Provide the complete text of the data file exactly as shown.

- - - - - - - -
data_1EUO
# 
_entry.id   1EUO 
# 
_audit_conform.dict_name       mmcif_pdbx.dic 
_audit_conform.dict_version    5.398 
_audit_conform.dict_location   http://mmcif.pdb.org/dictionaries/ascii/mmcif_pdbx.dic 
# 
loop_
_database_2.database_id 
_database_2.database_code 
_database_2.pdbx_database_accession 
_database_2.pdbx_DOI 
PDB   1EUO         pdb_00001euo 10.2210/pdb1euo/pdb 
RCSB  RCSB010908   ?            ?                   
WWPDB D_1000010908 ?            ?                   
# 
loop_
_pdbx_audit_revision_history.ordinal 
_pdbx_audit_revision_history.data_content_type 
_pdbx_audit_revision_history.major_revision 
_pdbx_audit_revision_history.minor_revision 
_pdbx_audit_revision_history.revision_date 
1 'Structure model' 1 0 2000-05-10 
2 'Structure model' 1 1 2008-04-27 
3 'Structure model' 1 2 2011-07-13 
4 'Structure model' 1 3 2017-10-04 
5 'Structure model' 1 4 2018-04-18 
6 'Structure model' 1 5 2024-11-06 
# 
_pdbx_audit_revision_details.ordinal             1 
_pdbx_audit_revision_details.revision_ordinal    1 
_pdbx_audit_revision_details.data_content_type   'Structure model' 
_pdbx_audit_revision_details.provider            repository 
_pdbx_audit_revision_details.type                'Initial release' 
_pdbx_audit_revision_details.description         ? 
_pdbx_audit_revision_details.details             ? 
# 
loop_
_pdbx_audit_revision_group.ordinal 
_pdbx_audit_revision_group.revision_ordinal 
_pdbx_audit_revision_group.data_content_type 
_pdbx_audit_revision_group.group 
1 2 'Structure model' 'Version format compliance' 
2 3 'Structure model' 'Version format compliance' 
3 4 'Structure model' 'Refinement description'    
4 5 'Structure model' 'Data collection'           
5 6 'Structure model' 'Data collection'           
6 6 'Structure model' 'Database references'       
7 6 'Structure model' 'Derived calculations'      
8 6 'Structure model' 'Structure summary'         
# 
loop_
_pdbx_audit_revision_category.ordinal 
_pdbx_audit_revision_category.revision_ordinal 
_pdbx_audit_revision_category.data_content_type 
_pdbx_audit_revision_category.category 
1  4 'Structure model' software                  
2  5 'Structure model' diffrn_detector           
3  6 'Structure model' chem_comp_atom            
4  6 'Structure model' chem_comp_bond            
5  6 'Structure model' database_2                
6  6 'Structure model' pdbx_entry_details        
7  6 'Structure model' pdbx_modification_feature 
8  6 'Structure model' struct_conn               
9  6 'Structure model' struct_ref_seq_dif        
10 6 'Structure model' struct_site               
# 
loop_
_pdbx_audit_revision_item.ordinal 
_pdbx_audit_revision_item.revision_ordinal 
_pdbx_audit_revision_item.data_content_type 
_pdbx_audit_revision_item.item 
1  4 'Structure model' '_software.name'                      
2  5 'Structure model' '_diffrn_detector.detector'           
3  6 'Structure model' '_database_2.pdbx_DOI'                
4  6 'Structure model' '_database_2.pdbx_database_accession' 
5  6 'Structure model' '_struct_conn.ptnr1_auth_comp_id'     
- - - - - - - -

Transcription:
data_1EUO
# 
_entry.id   1EUO 
# 
_audit_conform.dict_name       mmcif_pdbx.dic 
_audit_conform.dict_version    5.398 
_audit_conform.dict_location   http://mmcif.pdb.org/dictionaries/ascii/mmcif_pdbx.dic 
# 
loop_
_database_2.database_id 
_database_2.database_code 
_database_2.pdbx_database_accession 
_database_2.pdbx_DOI 
PDB   1EUO         pdb_00001euo 10.2210/pdb1euo/pdb 
RCSB  RCSB010908   ?            ?                   
WWPDB D_1000010908 ?            ?                   
# 
loop_
_pdbx_audit_revision_history.ordinal 
_pdbx_audit_revision_history.data_content_type 
_pdbx_audit_revision_history.major_revision 
_pdbx_audit_revision_history.minor_revision 
_pdbx_audit_revision_history.revision_date 
1 'Structure model' 1 0 2000-05-10 
2 'Structure model' 1 1 2008-04-27 
3 'Structure model' 1 2 2011-07-13 
4 'Structure model' 1 3 2017-10-04 
5 'Structure model' 1 4 2018-04-18 
6 'Structure model' 1 5 2024-11-06 
# 
_pdbx_audit_revision_details.ordinal             1 
_pdbx_audit_revision_details.revision_ordinal    1 
_pdbx_audit_revision_details.data_content_type   'Structure model' 
_pdbx_audit_revision_details.provider            repository 
_pdbx_audit_revision_details.type                'Initial release' 
_pdbx_audit_revision_details.description         ? 
_pdbx_audit_revision_details.details             ? 
# 
loop_
_pdbx_audit_revision_group.ordinal 
_pdbx_audit_revision_group.revision_ordinal 
_pdbx_audit_revision_group.data_content_type 
_pdbx_audit_revision_group.group 
1 2 'Structure model' 'Version format compliance' 
2 3 'Structure model' 'Version format compliance' 
3 4 'Structure model' 'Refinement description'    
4 5 'Structure model' 'Data collection'           
5 6 'Structure model' 'Data collection'           
6 6 'Structure model' 'Database references'       
7 6 'Structure model' 'Derived calculations'      
8 6 'Structure model' 'Structure summary'         
# 
loop_
_pdbx_audit_revision_category.ordinal 
_pdbx_audit_revision_category.revision_ordinal 
_pdbx_audit_revision_category.data_content_type 
_pdbx_audit_revision_category.category 
1  4 'Structure model' software                  
2  5 'Structure model' diffrn_detector           
3  6 'Structure model' chem_comp_atom            
4  6 'Structure model' chem_comp_bond            
5  6 'Structure model' database_2                
6  6 'Structure model' pdbx_entry_details        
7  6 'Structure model' pdbx_modification_feature 
8  6 'Structure model' struct_conn               
9  6 'Structure model' struct_ref_seq_dif        
10 6 'Structure model' struct_site               
# 
loop_
_pdbx_audit_revision_item.ordinal 
_pdbx_audit_revision_item.revision_ordinal 
_pdbx_audit_revision_item.data_content_type 
_pdbx_audit_revision_item.item 
1  4 'Structure model' '_software.name'                      
2  5 'Structure model' '_diffrn_detector.detector'           
3  6 'Structure model' '_database_2.pdbx_DOI'                
4  6 'Structure model' '_database_2.pdbx_database_accession' 
5  6 'Structure model' '_struct_conn.ptnr1_auth_comp_id'     